What do Peter Minuit, Pieter Minuit, Pierre Minuit, and Peter Minnewit all have in common?
You guessed it! They’re all the same person, with spelling differences. Taking the first version, Peter Minuit, to be our variation, who here knows why he is famous? History may not have been everyone’s strongest suit (or maybe history plays favorites sometimes) in school, but Mr. Minuit allegedly bought what is now modern-day Manhattan Island from the local natives for the Dutch back in the 17th century for a mere handful of “trinkets” valued at around $24. $24! If he only had known what was to come almost three centuries later: a world-renowned community where the best and brightest flock from around the world, celebrating in some of the most cultural diversity on the planet. Here to bask in this diversity, join us as we take a look at some of the multicultural influence New York City has to offer today. Come on, get lost with us in the city that never sleeps!
Way back when
As early as 1646 there were already eight European languages spoken in the new colony and probably just as many Native American ones as well. By the time the British captured and renamed it New York twenty years later, the population had already risen to 9,000 who inhabited six distinct areas.
As the island developed and became even more densely populated, neighborhoods rose and fell with every wave of migration. Dutch, English, German, Scottish, Irish, African, Eastern Europeans, Scandinavians, Chinese, Filipinos, Indians; some people came as convicts and slaves in chains, some to escape caste or religious persecution or, others who wanted to make their fortunes.They came to one of the five boroughs and sought out their own people, their own language, and stayed there until they were naturalized. New York City was the gateway to the US and all it entailed.
A little back then
There are traditional, even famous, European neighborhoods all over New York, but like most of the older places, Little Italy, Hell’s Kitchen, and Germantown were gentrified long ago, kept alive by tourists and films while neighborhoods like Bensonhurst (Italian), Brighton Beach (Russian, known as Little Odessa), and Greenpoint (Polish) all in Brooklyn, are very much alive and still growing.
African Americans have been part of New York since almost the beginning. Emancipated slaves settled around the Fort Greene neighborhood in Brooklyn as early as 1780 building the first African American churches, schools, and cemeteries in New York. The great migration North that followed the Civil War saw Harlem become a large majority African American settlement in the North while the first extensive subway system starting in the 1930’s opened the interior of Brooklyn and neighborhoods such as Bedford-Stuyvesant, Crown Heights, and Brownsville saw a population shift.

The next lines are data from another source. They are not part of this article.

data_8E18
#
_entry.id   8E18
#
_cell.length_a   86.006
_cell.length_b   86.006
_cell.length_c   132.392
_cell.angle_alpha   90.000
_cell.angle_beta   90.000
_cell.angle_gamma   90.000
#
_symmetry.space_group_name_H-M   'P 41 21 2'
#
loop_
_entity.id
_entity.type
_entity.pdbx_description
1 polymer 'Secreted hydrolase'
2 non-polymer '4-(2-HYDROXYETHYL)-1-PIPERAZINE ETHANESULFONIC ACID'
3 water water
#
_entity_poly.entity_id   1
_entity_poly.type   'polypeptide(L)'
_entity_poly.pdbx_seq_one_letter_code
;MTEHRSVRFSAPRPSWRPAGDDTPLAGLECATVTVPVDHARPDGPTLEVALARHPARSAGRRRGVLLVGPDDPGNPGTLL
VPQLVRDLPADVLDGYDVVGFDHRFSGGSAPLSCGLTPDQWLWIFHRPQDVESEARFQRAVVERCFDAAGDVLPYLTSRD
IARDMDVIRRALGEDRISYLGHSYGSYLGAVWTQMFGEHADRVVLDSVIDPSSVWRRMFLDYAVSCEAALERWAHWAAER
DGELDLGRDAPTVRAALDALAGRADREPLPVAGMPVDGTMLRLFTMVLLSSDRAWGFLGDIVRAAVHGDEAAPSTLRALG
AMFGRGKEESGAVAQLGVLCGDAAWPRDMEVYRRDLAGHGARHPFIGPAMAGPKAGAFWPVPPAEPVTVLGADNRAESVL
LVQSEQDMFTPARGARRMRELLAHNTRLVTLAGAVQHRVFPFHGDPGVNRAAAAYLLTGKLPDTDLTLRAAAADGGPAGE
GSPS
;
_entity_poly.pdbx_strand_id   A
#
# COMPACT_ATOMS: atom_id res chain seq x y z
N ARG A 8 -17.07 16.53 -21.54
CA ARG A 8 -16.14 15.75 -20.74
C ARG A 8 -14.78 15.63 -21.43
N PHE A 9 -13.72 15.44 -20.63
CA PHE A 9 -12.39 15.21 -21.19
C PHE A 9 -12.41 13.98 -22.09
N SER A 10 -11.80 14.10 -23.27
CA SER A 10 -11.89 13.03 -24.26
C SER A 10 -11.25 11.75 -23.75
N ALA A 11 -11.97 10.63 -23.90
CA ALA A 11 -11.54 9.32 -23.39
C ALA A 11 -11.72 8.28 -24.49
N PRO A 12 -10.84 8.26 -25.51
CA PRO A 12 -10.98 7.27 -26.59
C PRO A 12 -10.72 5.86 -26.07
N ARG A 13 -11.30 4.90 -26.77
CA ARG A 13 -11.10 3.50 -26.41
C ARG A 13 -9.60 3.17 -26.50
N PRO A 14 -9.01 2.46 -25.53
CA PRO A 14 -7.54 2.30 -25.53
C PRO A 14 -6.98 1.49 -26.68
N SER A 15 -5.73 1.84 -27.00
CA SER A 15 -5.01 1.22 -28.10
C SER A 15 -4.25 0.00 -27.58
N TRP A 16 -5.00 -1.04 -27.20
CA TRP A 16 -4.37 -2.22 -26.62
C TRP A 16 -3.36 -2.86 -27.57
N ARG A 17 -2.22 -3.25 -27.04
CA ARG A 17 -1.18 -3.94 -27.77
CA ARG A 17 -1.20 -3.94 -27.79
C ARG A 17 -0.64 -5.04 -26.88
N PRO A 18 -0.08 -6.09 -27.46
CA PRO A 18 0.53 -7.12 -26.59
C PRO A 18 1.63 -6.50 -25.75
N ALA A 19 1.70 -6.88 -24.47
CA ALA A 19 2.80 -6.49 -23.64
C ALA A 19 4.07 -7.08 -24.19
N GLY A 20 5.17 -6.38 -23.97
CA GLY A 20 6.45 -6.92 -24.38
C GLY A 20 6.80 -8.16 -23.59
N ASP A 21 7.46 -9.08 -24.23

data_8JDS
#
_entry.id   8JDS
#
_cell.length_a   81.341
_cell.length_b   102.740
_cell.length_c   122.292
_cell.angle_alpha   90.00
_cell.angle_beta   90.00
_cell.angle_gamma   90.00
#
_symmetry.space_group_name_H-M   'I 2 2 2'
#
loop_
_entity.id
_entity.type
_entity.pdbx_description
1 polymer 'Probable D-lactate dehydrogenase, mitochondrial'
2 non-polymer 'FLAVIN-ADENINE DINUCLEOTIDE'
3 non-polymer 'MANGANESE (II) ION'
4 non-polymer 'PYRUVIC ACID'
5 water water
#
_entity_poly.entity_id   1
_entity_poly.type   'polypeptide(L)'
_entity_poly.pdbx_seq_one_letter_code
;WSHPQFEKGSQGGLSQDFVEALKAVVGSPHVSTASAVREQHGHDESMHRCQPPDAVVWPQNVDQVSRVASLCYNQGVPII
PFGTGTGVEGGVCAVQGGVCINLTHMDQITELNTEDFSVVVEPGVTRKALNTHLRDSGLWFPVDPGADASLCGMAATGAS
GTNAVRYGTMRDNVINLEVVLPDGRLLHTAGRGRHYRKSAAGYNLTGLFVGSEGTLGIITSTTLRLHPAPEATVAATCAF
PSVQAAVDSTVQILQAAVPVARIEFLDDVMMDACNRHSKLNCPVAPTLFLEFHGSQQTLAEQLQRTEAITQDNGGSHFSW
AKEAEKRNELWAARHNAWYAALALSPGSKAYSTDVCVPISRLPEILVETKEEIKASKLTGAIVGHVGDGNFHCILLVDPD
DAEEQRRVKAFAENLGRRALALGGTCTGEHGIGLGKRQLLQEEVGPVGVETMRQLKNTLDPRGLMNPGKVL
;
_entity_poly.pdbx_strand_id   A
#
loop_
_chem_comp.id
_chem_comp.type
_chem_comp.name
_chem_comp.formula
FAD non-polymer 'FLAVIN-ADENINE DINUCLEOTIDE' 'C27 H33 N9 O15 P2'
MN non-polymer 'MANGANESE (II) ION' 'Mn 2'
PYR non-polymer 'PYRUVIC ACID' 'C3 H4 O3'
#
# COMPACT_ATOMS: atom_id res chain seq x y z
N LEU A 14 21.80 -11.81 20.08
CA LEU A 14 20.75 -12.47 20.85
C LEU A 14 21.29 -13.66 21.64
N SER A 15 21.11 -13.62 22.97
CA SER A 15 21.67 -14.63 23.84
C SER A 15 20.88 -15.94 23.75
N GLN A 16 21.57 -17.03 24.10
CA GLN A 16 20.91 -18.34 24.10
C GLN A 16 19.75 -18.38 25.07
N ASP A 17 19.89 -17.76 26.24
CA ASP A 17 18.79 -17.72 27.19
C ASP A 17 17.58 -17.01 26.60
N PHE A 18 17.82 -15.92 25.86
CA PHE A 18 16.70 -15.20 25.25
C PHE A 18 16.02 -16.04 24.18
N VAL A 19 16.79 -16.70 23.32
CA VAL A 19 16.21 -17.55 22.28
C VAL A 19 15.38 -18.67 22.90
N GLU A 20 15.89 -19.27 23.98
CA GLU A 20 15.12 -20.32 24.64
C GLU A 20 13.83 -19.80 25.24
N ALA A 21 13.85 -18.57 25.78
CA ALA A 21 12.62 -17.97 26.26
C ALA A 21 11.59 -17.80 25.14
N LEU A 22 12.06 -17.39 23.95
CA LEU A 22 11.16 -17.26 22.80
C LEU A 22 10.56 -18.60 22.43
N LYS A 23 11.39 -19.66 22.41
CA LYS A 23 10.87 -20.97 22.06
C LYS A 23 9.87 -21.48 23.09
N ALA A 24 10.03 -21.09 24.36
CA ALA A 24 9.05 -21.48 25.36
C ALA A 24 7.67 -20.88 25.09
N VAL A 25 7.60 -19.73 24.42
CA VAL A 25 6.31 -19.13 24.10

It seems as though every city in the world has a Chinatown and New York is no exception. However, not every city has nine Asian enclaves spread out into three separate boroughs. Historic Chinatown in Manhattan has bucked every trend of gentrification, continuing to grow over the past twenty years, engulfing bits of all adjacent neighborhoods while maintaining the authenticity of open air markets and dim sum shops on every corner. Likewise though, Little Korea, Thai town, Little Manilla, and Tibet Row all cater to natives of those places as well New Yorkers with a yen for exotic fair, spicy markets, or home grown films from those far-off places.
The Indian population in New York, also, is very large and occupies areas called Curry Row, Curry Hill and, of course, Little India in Woodside and Queens where it’s easy to feel transported by the sounds and smells of Delhi. Just like on the map, Little Pakistan is just north of Little India but the single stop on the seven train covering just eight blocks is a much less problematic border. Sri Lankans on Staten Island represent the largest population outside of the country and maintain the holidays and customs of their homeland on that least of the five boroughs.
New York is home to many populations that out number the capital cities of their homeland. Puerto Ricans make up a major part of the city’s population at around 1.5 million and were once the majority ethnic group in the South Bronx and the only group to have a yearly parade sanctioned by the city. Latino neighborhoods are in every borough, from the majority Dominicans in Washington Heights to the Mexican-rich neighborhoods on the outskirts of Brooklyn and Queens. Today the Middle East and North Africa have become major sources of immigrants resulting in new neighborhoods like Little Senegal in the Bronx and New Casablanca in Queens.
It’s almost impossible to track and map ethnic clusters in a city like New York which maintains around a 40% immigrant population because the source of that immigration has changed from decade to decade, but one thing is for sure: the Big Apple was, has been, is, and will always be a place where diversity, culture, and difference will pervade.